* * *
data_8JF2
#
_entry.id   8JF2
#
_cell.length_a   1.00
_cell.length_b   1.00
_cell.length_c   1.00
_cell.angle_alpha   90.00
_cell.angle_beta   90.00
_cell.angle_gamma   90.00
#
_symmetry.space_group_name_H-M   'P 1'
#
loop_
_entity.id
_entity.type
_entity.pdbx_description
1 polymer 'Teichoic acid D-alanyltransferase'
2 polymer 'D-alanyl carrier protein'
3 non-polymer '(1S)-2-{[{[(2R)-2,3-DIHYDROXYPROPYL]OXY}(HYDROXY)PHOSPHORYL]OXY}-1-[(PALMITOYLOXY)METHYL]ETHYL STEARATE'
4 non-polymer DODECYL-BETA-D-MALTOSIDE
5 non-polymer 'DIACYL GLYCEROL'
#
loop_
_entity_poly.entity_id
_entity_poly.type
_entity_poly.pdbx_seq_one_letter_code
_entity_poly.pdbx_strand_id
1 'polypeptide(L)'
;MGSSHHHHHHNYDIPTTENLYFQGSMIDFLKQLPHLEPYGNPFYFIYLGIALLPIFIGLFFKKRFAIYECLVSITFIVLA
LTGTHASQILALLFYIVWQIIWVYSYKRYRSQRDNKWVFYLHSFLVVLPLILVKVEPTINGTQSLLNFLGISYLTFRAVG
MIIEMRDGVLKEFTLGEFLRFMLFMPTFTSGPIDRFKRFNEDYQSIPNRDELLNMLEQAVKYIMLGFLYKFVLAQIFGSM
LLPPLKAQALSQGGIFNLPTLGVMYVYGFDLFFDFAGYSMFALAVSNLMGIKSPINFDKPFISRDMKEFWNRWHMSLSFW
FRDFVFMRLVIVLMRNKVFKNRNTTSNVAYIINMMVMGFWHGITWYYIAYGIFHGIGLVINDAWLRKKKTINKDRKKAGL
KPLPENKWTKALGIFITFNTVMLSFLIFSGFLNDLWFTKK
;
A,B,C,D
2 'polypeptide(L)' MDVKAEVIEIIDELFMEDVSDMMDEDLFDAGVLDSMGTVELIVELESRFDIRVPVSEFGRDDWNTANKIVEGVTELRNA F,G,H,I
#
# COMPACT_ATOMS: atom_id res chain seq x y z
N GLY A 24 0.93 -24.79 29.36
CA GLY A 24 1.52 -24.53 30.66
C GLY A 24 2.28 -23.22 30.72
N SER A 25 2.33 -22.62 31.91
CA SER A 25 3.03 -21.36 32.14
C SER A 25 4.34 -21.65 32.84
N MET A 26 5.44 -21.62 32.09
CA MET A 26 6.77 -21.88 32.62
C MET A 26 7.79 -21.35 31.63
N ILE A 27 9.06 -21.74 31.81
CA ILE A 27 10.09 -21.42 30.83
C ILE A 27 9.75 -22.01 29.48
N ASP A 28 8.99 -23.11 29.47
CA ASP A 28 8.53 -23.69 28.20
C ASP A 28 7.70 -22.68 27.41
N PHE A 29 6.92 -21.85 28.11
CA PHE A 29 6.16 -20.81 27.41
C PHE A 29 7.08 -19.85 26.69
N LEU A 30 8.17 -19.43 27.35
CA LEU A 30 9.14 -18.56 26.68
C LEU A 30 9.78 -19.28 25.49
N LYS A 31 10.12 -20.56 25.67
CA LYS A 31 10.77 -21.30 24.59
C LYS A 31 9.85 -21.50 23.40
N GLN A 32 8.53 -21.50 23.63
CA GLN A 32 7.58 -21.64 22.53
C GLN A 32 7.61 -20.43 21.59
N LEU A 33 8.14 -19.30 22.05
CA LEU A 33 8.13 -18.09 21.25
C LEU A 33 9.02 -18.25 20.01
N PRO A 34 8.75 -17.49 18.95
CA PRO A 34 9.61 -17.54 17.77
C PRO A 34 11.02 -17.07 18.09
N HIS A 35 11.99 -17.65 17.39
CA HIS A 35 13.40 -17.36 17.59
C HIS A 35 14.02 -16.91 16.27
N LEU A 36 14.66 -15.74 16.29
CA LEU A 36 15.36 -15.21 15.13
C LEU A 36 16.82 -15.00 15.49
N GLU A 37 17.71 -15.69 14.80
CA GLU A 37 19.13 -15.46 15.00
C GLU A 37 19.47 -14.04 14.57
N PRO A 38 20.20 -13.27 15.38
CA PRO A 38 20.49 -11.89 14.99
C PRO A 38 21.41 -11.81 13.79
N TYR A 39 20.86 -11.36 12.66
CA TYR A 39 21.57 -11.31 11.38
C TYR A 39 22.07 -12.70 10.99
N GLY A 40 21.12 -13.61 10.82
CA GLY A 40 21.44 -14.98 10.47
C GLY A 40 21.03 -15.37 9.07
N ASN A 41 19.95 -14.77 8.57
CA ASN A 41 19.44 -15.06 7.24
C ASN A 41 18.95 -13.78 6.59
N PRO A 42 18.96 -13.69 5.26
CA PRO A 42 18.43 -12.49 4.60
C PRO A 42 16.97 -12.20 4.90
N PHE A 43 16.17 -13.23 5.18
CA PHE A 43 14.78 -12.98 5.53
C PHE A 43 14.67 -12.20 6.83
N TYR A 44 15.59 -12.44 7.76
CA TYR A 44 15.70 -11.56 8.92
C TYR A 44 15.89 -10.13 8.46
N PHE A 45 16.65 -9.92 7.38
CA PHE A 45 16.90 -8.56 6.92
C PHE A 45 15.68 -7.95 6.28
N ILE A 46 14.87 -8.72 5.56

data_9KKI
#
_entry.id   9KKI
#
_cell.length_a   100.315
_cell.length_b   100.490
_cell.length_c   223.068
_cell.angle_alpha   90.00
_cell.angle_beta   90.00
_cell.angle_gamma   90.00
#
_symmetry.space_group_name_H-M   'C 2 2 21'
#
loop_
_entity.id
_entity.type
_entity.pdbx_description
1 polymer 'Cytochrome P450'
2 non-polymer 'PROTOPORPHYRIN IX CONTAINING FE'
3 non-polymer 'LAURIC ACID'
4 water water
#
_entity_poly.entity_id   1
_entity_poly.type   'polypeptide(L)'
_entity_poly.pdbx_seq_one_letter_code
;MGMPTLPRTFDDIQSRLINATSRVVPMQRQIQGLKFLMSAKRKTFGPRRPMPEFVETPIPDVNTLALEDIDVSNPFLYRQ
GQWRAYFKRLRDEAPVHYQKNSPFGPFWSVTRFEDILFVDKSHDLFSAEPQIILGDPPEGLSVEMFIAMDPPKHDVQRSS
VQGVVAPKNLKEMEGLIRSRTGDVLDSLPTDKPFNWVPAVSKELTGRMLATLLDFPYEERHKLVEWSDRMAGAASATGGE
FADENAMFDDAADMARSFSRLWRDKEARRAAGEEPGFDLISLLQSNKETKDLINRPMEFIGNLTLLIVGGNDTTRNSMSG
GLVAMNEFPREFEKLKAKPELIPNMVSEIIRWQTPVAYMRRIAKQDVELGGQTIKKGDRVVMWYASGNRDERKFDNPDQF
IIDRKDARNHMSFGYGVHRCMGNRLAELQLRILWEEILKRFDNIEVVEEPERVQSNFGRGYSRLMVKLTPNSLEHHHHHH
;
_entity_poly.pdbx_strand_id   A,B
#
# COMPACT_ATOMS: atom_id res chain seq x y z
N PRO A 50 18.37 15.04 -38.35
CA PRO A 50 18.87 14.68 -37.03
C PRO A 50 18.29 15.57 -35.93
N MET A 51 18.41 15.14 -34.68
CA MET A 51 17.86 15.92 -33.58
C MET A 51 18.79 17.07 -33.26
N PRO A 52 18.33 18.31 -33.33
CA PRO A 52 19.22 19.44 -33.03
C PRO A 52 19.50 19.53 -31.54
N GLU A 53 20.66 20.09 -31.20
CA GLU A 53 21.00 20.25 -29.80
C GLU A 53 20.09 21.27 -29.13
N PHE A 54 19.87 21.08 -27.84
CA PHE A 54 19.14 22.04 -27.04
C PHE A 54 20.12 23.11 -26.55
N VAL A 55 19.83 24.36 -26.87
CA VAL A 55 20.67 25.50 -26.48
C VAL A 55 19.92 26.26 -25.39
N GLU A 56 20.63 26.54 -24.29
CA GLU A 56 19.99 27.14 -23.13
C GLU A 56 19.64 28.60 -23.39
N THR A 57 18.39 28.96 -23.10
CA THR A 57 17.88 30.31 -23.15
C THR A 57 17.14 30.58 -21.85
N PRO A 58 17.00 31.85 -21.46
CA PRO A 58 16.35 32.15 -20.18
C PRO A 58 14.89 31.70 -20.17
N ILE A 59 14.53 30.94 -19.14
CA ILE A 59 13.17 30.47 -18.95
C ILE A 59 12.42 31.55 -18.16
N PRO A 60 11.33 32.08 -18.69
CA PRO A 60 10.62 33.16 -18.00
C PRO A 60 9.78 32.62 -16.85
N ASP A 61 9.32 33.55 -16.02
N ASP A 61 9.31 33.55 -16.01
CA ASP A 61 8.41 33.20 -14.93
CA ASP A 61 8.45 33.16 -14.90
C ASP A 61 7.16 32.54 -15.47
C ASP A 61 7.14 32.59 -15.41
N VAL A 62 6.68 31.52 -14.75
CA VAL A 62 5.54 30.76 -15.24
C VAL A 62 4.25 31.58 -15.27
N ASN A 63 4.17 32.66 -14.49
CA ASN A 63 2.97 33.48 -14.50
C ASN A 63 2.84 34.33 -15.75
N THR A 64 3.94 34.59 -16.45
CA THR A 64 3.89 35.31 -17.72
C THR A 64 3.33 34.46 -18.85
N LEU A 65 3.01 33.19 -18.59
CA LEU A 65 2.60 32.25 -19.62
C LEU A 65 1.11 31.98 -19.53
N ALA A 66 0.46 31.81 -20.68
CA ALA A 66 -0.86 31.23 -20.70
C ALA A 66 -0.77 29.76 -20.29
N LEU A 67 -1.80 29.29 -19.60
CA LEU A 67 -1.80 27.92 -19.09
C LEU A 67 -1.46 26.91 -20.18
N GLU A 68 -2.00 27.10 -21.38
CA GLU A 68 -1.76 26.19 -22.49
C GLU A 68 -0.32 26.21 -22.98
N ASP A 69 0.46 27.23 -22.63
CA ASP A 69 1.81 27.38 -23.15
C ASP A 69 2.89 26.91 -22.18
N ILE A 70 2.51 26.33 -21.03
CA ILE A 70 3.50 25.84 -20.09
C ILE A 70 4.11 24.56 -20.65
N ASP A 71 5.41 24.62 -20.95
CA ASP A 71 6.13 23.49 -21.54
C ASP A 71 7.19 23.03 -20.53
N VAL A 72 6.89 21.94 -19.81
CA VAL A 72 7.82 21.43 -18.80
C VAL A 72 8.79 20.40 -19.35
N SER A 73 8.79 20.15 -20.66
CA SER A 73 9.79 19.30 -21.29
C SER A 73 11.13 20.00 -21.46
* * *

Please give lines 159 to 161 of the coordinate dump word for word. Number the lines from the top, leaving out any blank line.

CA VAL A 55 20.67 25.50 -26.48
C VAL A 55 19.92 26.26 -25.39
N GLU A 56 20.63 26.54 -24.29